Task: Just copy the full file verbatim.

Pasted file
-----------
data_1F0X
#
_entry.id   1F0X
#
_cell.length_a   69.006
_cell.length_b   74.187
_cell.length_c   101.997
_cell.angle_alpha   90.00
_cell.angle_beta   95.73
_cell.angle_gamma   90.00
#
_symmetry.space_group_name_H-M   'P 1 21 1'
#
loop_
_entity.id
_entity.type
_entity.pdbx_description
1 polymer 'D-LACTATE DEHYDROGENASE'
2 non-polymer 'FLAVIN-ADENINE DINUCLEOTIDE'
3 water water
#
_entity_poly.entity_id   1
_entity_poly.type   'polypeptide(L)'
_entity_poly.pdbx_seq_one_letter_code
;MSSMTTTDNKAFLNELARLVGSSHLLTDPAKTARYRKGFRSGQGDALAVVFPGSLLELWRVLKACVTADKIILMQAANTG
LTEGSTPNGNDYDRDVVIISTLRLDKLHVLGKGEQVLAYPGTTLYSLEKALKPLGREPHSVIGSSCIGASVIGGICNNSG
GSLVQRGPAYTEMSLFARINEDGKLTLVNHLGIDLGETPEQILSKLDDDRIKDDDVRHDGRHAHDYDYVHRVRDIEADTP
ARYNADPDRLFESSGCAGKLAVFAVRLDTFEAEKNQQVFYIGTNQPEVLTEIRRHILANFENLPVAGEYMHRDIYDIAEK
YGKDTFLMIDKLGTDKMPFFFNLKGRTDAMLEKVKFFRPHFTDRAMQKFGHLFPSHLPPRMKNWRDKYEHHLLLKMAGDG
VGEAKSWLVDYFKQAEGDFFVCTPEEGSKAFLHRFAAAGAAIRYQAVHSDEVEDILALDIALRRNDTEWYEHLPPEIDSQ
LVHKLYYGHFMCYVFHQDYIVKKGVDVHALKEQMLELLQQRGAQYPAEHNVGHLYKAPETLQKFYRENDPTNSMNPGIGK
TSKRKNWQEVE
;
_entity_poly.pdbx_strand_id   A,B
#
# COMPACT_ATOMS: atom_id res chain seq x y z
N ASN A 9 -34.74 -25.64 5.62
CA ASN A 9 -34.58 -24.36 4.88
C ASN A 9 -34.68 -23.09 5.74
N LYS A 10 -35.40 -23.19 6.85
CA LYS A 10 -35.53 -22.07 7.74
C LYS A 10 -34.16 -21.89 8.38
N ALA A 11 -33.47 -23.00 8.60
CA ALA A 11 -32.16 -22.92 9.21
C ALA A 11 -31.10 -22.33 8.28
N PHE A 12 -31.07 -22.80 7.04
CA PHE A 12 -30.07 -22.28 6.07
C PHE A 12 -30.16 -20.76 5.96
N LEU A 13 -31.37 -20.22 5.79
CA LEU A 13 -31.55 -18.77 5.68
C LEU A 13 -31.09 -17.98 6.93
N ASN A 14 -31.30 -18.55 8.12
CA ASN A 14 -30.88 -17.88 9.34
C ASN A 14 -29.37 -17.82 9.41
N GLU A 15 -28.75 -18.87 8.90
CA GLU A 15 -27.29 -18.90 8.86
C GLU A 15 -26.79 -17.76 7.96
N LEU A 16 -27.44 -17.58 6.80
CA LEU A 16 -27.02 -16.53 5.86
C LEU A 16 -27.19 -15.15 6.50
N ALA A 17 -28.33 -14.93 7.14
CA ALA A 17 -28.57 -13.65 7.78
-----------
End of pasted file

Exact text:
data_1F0X
#
_entry.id   1F0X
#
_cell.length_a   69.006
_cell.length_b   74.187
_cell.length_c   101.997
_cell.angle_alpha   90.00
_cell.angle_beta   95.73
_cell.angle_gamma   90.00
#
_symmetry.space_group_name_H-M   'P 1 21 1'
#
loop_
_entity.id
_entity.type
_entity.pdbx_description
1 polymer 'D-LACTATE DEHYDROGENASE'
2 non-polymer 'FLAVIN-ADENINE DINUCLEOTIDE'
3 water water
#
_entity_poly.entity_id   1
_entity_poly.type   'polypeptide(L)'
_entity_poly.pdbx_seq_one_letter_code
;MSSMTTTDNKAFLNELARLVGSSHLLTDPAKTARYRKGFRSGQGDALAVVFPGSLLELWRVLKACVTADKIILMQAANTG
LTEGSTPNGNDYDRDVVIISTLRLDKLHVLGKGEQVLAYPGTTLYSLEKALKPLGREPHSVIGSSCIGASVIGGICNNSG
GSLVQRGPAYTEMSLFARINEDGKLTLVNHLGIDLGETPEQILSKLDDDRIKDDDVRHDGRHAHDYDYVHRVRDIEADTP
ARYNADPDRLFESSGCAGKLAVFAVRLDTFEAEKNQQVFYIGTNQPEVLTEIRRHILANFENLPVAGEYMHRDIYDIAEK
YGKDTFLMIDKLGTDKMPFFFNLKGRTDAMLEKVKFFRPHFTDRAMQKFGHLFPSHLPPRMKNWRDKYEHHLLLKMAGDG
VGEAKSWLVDYFKQAEGDFFVCTPEEGSKAFLHRFAAAGAAIRYQAVHSDEVEDILALDIALRRNDTEWYEHLPPEIDSQ
LVHKLYYGHFMCYVFHQDYIVKKGVDVHALKEQMLELLQQRGAQYPAEHNVGHLYKAPETLQKFYRENDPTNSMNPGIGK
TSKRKNWQEVE
;
_entity_poly.pdbx_strand_id   A,B
#
# COMPACT_ATOMS: atom_id res chain seq x y z
N ASN A 9 -34.74 -25.64 5.62
CA ASN A 9 -34.58 -24.36 4.88
C ASN A 9 -34.68 -23.09 5.74
N LYS A 10 -35.40 -23.19 6.85
CA LYS A 10 -35.53 -22.07 7.74
C LYS A 10 -34.16 -21.89 8.38
N ALA A 11 -33.47 -23.00 8.60
CA ALA A 11 -32.16 -22.92 9.21
C ALA A 11 -31.10 -22.33 8.28
N PHE A 12 -31.07 -22.80 7.04
CA PHE A 12 -30.07 -22.28 6.07
C PHE A 12 -30.16 -20.76 5.96
N LEU A 13 -31.37 -20.22 5.79
CA LEU A 13 -31.55 -18.77 5.68
C LEU A 13 -31.09 -17.98 6.93
N ASN A 14 -31.30 -18.55 8.12
CA ASN A 14 -30.88 -17.88 9.34
C ASN A 14 -29.37 -17.82 9.41
N GLU A 15 -28.75 -18.87 8.90
CA GLU A 15 -27.29 -18.90 8.86
C GLU A 15 -26.79 -17.76 7.96
N LEU A 16 -27.44 -17.58 6.80
CA LEU A 16 -27.02 -16.53 5.86
C LEU A 16 -27.19 -15.15 6.50
N ALA A 17 -28.33 -14.93 7.14
CA ALA A 17 -28.57 -13.65 7.78